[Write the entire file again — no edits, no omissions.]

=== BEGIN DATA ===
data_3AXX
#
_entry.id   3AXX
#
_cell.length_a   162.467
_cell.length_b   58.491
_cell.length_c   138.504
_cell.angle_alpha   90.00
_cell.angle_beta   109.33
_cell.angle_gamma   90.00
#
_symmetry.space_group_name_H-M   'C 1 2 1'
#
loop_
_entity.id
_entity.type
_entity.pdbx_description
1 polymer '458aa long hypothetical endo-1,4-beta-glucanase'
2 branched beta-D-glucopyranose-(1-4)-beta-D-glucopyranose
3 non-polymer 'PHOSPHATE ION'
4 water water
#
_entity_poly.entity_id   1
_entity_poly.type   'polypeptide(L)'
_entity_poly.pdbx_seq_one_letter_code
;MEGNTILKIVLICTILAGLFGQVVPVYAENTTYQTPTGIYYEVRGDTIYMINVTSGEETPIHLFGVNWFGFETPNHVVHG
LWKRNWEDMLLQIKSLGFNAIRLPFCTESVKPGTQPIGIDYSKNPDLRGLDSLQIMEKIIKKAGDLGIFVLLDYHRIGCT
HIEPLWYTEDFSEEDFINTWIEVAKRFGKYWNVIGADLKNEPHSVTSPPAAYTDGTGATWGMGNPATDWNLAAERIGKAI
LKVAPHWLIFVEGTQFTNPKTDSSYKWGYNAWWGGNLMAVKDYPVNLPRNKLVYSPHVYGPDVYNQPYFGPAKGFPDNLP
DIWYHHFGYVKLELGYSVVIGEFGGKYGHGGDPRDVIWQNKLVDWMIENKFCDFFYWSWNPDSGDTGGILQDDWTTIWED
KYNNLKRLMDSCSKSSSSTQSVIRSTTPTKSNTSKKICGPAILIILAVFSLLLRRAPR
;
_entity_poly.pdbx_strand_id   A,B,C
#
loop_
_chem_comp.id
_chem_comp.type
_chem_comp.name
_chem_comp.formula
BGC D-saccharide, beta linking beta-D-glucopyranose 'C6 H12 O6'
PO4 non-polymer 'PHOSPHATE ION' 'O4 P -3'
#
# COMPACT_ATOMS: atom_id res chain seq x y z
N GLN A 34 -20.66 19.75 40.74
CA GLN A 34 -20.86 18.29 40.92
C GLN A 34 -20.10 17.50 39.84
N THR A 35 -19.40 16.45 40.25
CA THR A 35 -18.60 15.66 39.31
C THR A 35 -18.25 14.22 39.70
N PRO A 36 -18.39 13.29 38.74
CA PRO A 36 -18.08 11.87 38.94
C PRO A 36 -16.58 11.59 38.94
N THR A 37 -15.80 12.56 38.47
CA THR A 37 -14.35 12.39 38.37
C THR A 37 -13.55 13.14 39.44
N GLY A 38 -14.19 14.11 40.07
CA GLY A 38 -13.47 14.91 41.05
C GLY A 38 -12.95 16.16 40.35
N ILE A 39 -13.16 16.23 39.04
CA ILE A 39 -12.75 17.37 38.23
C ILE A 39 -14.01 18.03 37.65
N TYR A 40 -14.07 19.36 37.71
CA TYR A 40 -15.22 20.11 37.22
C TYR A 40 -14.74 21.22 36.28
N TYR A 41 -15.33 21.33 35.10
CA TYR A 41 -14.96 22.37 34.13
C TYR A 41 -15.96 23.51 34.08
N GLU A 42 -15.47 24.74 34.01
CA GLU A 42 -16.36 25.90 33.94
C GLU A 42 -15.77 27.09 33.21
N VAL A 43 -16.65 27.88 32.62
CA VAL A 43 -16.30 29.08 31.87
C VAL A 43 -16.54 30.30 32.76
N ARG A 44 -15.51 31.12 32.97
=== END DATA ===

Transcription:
data_3AXX
#
_entry.id   3AXX
#
_cell.length_a   162.467
_cell.length_b   58.491
_cell.length_c   138.504
_cell.angle_alpha   90.00
_cell.angle_beta   109.33
_cell.angle_gamma   90.00
#
_symmetry.space_group_name_H-M   'C 1 2 1'
#
loop_
_entity.id
_entity.type
_entity.pdbx_description
1 polymer '458aa long hypothetical endo-1,4-beta-glucanase'
2 branched beta-D-glucopyranose-(1-4)-beta-D-glucopyranose
3 non-polymer 'PHOSPHATE ION'
4 water water
#
_entity_poly.entity_id   1
_entity_poly.type   'polypeptide(L)'
_entity_poly.pdbx_seq_one_letter_code
;MEGNTILKIVLICTILAGLFGQVVPVYAENTTYQTPTGIYYEVRGDTIYMINVTSGEETPIHLFGVNWFGFETPNHVVHG
LWKRNWEDMLLQIKSLGFNAIRLPFCTESVKPGTQPIGIDYSKNPDLRGLDSLQIMEKIIKKAGDLGIFVLLDYHRIGCT
HIEPLWYTEDFSEEDFINTWIEVAKRFGKYWNVIGADLKNEPHSVTSPPAAYTDGTGATWGMGNPATDWNLAAERIGKAI
LKVAPHWLIFVEGTQFTNPKTDSSYKWGYNAWWGGNLMAVKDYPVNLPRNKLVYSPHVYGPDVYNQPYFGPAKGFPDNLP
DIWYHHFGYVKLELGYSVVIGEFGGKYGHGGDPRDVIWQNKLVDWMIENKFCDFFYWSWNPDSGDTGGILQDDWTTIWED
KYNNLKRLMDSCSKSSSSTQSVIRSTTPTKSNTSKKICGPAILIILAVFSLLLRRAPR
;
_entity_poly.pdbx_strand_id   A,B,C
#
loop_
_chem_comp.id
_chem_comp.type
_chem_comp.name
_chem_comp.formula
BGC D-saccharide, beta linking beta-D-glucopyranose 'C6 H12 O6'
PO4 non-polymer 'PHOSPHATE ION' 'O4 P -3'
#
# COMPACT_ATOMS: atom_id res chain seq x y z
N GLN A 34 -20.66 19.75 40.74
CA GLN A 34 -20.86 18.29 40.92
C GLN A 34 -20.10 17.50 39.84
N THR A 35 -19.40 16.45 40.25
CA THR A 35 -18.60 15.66 39.31
C THR A 35 -18.25 14.22 39.70
N PRO A 36 -18.39 13.29 38.74
CA PRO A 36 -18.08 11.87 38.94
C PRO A 36 -16.58 11.59 38.94
N THR A 37 -15.80 12.56 38.47
CA THR A 37 -14.35 12.39 38.37
C THR A 37 -13.55 13.14 39.44
N GLY A 38 -14.19 14.11 40.07
CA GLY A 38 -13.47 14.91 41.05
C GLY A 38 -12.95 16.16 40.35
N ILE A 39 -13.16 16.23 39.04
CA ILE A 39 -12.75 17.37 38.23
C ILE A 39 -14.01 18.03 37.65
N TYR A 40 -14.07 19.36 37.71
CA TYR A 40 -15.22 20.11 37.22
C TYR A 40 -14.74 21.22 36.28
N TYR A 41 -15.33 21.33 35.10
CA TYR A 41 -14.96 22.37 34.13
C TYR A 41 -15.96 23.51 34.08
N GLU A 42 -15.47 24.74 34.01
CA GLU A 42 -16.36 25.90 33.94
C GLU A 42 -15.77 27.09 33.21
N VAL A 43 -16.65 27.88 32.62
CA VAL A 43 -16.30 29.08 31.87
C VAL A 43 -16.54 30.30 32.76
N ARG A 44 -15.51 31.12 32.97